“Pasted by Mrs. Charles Jones:” Saving Stories in a Scrapbook

-Prudence Doherty, Archives Month Committee MemberSilver Special Collections Library, University of Vermont

For one hundred years, the Summit House welcomed day hikers and overnight visitors to the top of Mount Mansfield. The hotel closed in 1958 and the owners auctioned its furnishings before the structure burned in 1964. The Summit House business records, including boxes of correspondence, guest registers, and account books, as well as one large scrapbook, now sit on shelves in Silver Special Collections at the University of Vermont.

In 1866, Mattie Whiting Bailey wrote of the Summit House, “a miracle of beauty it must seem to unaccustomed eyes, a gem in the wilderness, if one can imagine such a thing as a brown gem.”

Scrapbooks can be challenging to preserve and use, and the Summit House scrapbook is no exception.  The large book was “pasted by Mrs. Charles Jones in 1950,” according to a note on the back of the front cover. While most of the items that Mrs. Jones pasted and stapled are still firmly attached, the scrapbook pages themselves are extremely brittle and have mostly broken away from the laced binding. The simple act of turning the crumbling pages can be intimidating.

The first two items Mrs. Jones pasted into the scrapbook include a 1929 letter from Mrs. Mattie Whiting Bailey of Johnson, Vermont and a typescript of a newspaper article that Bailey wrote in 1866 about a visit to the Summit House. She sent the article to M. C. Lovejoy, manager of the Summit House, as “a contribution to your table of reading matter.” It is likely that Mrs. Jones started the scrapbook in 1950 to preserve visitor accounts, newspaper clippings, photographs, postcards, menus, pamphlets and other documents that had accumulated at the Summit House over the decades.

All of the items pasted on 81 pages provide a remarkable, if random, look at how visitors engaged with the natural scenic attractions and the comforts offered by the Summit House. Many of the visitor accounts are detailed and include commentary on the same topics: how they traveled up the mountain, trails walked and scenic attractions visited, companionship with friends and strangers, and meals eaten. One mid-day dinner included pea soup, roast beef, pork, boiled salmon, pies and rice pudding.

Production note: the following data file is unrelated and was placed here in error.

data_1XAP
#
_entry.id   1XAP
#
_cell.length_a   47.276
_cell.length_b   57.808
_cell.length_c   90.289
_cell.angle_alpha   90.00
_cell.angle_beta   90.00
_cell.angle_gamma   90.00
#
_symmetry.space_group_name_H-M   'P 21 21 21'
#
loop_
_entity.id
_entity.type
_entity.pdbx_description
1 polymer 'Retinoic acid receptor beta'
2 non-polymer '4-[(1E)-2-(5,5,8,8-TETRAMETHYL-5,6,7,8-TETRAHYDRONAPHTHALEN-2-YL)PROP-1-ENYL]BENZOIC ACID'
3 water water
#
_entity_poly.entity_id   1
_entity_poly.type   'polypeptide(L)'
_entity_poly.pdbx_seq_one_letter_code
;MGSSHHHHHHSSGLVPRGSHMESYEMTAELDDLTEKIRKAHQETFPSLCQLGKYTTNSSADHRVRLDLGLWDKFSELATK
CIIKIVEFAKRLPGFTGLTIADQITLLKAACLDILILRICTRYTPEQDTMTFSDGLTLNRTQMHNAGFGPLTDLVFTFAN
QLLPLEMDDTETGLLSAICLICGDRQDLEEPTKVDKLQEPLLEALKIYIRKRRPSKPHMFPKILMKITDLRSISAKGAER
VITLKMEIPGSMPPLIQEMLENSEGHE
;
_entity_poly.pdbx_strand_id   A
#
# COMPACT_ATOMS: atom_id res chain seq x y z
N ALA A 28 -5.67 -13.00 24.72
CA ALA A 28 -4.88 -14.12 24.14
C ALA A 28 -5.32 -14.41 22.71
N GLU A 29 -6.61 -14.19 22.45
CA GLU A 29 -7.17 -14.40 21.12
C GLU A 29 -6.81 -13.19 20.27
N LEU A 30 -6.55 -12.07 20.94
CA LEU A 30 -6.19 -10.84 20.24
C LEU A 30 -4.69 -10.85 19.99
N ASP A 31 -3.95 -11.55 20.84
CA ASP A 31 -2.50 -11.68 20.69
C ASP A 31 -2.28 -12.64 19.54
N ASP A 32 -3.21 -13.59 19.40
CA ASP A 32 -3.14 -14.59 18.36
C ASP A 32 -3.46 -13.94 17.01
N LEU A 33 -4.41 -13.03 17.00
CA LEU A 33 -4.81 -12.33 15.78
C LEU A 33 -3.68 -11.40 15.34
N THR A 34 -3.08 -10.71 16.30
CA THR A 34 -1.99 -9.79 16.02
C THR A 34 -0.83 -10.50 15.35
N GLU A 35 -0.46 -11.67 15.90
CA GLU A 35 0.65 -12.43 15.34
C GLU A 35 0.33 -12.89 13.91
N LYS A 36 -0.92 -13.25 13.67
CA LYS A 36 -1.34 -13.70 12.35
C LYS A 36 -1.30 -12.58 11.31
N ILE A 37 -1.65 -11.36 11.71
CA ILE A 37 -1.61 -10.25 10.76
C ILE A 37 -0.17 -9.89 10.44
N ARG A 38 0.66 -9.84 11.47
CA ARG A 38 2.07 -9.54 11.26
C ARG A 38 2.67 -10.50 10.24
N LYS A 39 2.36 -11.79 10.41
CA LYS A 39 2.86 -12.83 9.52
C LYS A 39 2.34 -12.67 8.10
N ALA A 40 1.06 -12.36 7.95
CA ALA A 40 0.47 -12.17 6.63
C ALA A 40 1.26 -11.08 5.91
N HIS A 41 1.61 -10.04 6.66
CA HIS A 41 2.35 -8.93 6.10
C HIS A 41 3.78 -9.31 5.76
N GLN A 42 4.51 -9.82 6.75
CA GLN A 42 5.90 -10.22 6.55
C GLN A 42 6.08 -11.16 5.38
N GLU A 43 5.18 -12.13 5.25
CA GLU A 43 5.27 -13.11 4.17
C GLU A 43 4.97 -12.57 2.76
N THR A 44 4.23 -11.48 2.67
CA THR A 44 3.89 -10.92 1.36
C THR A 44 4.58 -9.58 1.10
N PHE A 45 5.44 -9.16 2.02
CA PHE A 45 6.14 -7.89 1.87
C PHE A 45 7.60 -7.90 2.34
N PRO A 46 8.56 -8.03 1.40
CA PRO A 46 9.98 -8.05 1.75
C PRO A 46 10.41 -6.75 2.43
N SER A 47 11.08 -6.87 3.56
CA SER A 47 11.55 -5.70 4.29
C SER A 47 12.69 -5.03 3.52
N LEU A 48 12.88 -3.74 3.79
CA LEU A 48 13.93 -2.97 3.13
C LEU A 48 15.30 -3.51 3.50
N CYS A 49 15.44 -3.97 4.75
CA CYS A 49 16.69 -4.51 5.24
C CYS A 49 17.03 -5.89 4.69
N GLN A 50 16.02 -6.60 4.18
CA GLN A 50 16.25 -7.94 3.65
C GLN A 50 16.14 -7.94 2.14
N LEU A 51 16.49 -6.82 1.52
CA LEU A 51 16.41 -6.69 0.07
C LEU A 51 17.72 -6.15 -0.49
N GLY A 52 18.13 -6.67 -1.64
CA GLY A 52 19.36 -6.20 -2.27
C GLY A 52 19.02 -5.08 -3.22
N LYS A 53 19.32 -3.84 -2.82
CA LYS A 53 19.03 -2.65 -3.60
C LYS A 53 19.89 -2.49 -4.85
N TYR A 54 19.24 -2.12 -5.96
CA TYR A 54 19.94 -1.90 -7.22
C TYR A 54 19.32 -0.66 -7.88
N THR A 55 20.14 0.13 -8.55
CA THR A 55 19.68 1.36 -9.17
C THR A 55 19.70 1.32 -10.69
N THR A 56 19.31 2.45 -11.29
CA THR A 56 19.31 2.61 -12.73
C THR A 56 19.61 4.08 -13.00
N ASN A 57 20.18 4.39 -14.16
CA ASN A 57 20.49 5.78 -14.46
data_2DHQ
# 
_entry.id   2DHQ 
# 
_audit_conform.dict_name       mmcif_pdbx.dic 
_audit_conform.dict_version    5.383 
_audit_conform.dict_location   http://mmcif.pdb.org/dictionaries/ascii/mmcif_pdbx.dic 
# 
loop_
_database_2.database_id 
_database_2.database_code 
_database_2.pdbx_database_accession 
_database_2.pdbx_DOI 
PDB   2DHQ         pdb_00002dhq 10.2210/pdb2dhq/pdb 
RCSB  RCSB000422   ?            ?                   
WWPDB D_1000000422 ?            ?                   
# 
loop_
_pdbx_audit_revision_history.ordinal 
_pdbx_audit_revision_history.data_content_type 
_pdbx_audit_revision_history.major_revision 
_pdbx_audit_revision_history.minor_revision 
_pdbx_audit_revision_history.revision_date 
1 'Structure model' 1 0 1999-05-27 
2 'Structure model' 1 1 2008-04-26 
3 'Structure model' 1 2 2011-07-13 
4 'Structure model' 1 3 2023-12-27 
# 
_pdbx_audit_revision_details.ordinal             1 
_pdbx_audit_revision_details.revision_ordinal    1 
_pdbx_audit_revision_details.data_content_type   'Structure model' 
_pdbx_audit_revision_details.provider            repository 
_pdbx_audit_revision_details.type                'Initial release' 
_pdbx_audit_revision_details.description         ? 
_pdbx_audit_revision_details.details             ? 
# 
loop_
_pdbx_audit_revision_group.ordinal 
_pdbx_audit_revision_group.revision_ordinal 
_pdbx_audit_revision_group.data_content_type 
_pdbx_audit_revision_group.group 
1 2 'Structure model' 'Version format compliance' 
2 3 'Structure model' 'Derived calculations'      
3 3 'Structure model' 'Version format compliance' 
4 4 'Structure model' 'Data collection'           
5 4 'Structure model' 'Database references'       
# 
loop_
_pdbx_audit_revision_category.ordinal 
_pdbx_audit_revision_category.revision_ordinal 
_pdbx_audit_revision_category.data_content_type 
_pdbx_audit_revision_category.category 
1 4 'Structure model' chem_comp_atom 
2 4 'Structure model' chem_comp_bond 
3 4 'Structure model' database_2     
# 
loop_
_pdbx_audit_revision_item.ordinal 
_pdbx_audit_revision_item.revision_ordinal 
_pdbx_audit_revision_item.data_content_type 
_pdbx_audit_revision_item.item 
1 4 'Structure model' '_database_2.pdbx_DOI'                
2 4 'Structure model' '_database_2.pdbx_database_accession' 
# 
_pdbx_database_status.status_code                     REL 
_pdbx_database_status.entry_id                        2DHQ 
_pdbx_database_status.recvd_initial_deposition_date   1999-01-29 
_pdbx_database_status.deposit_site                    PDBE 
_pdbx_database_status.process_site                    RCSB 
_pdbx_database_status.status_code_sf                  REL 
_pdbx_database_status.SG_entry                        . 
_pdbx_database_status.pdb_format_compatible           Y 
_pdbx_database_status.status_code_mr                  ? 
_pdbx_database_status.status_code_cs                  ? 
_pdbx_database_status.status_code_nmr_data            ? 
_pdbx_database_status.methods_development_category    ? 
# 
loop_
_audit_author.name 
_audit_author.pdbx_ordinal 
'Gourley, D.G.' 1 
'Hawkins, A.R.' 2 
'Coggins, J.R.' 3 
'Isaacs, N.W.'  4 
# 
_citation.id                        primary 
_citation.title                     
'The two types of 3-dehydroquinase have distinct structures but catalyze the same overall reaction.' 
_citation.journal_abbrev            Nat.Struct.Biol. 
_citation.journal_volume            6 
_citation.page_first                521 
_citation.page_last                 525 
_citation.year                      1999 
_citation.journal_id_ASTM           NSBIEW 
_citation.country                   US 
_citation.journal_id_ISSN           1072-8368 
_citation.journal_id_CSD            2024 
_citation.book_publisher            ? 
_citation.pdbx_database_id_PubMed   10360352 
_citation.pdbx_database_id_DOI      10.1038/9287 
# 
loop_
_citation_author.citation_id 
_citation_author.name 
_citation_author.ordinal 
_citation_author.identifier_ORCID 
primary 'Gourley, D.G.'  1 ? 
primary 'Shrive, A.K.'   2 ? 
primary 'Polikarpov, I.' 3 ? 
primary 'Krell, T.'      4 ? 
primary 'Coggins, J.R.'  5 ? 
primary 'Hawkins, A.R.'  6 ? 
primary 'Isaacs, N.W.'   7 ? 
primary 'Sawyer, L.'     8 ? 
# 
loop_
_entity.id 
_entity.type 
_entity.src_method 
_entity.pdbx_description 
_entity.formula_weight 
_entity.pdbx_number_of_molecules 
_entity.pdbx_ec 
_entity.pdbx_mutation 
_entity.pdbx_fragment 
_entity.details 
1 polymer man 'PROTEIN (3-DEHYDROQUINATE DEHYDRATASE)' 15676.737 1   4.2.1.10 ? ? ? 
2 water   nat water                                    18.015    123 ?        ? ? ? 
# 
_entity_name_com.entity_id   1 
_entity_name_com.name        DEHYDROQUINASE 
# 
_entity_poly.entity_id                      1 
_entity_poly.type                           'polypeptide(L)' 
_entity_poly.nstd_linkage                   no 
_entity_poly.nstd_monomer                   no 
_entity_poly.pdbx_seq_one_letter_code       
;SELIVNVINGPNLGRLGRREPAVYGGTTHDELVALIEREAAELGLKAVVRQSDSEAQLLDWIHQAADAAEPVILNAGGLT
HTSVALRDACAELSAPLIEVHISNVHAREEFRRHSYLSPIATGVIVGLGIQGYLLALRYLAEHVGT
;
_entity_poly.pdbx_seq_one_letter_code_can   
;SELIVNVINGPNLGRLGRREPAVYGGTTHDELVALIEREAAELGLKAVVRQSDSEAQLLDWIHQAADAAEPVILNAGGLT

A portion of a page devoted to photos of Mary Sweet and friends at the Summit House in 1921. Sweet worked as assistant manager and hostess for the Mt. Mansfield Company from 1949-1957.

The scrapbook contains several first-person stories about visiting one of the mountain’s unique attractions, the Cave of the Winds, including a humorous account that involved five hotel employees in 1932. “The eventful trip,” they wrote, “is the first to be made at night as far as the record shows and will be long remembered and talked of.” They made sure to record the challenges they faced in the cave, such as descending over a 25-foot ice slide “in sitting position.”

The exploits of Summit House employees who made an evening expedition to the Cave of the Winds are recorded on hotel stationery. The letterhead highlights the healthful conditions (no hay fever at 4393 feet above safe level) and the easy access (auto road to summit safe for any car.)

One intriguing group of documents suggest that some visitors actively studied the mountain environment. There are lists of birds and plants of Mount Mansfield, undated and dated (1870, 1928, 1935) that include information about type of bird or plant and its location on the mountain. One handwritten list, “Plants of Mt. Washington observed on Mt. Mansfield,” suggests a scientific investigation.

“Save for record for Mt. Mansfield’s Summit House centennial celebration” is scrawled across a brown envelope holding 8 x 10 black and white photos. The Summit House hosted a centennial celebration in July 1958 attended by 1,200 people (including Mary Sweet, featured in the photo above). Perhaps the scrapbook was set out during the festivities.

Read more about scrapbook preservation: Preserving Scrapbooks

Read more about the Summit House: Historian Dona Brown analyzed data from the Summit House guest registers for her article, “Accidental  Tourists:  Visitors  to the  Mount  Mansfield  Summit  House in  the  Late  Nineteenth  Century.”

Leave a Reply

Fill in your details below or click an icon to log in:

WordPress.com Logo

You are commenting using your WordPress.com account. Log Out /  Change )

Twitter picture

You are commenting using your Twitter account. Log Out /  Change )

Facebook photo

You are commenting using your Facebook account. Log Out /  Change )

Connecting to %s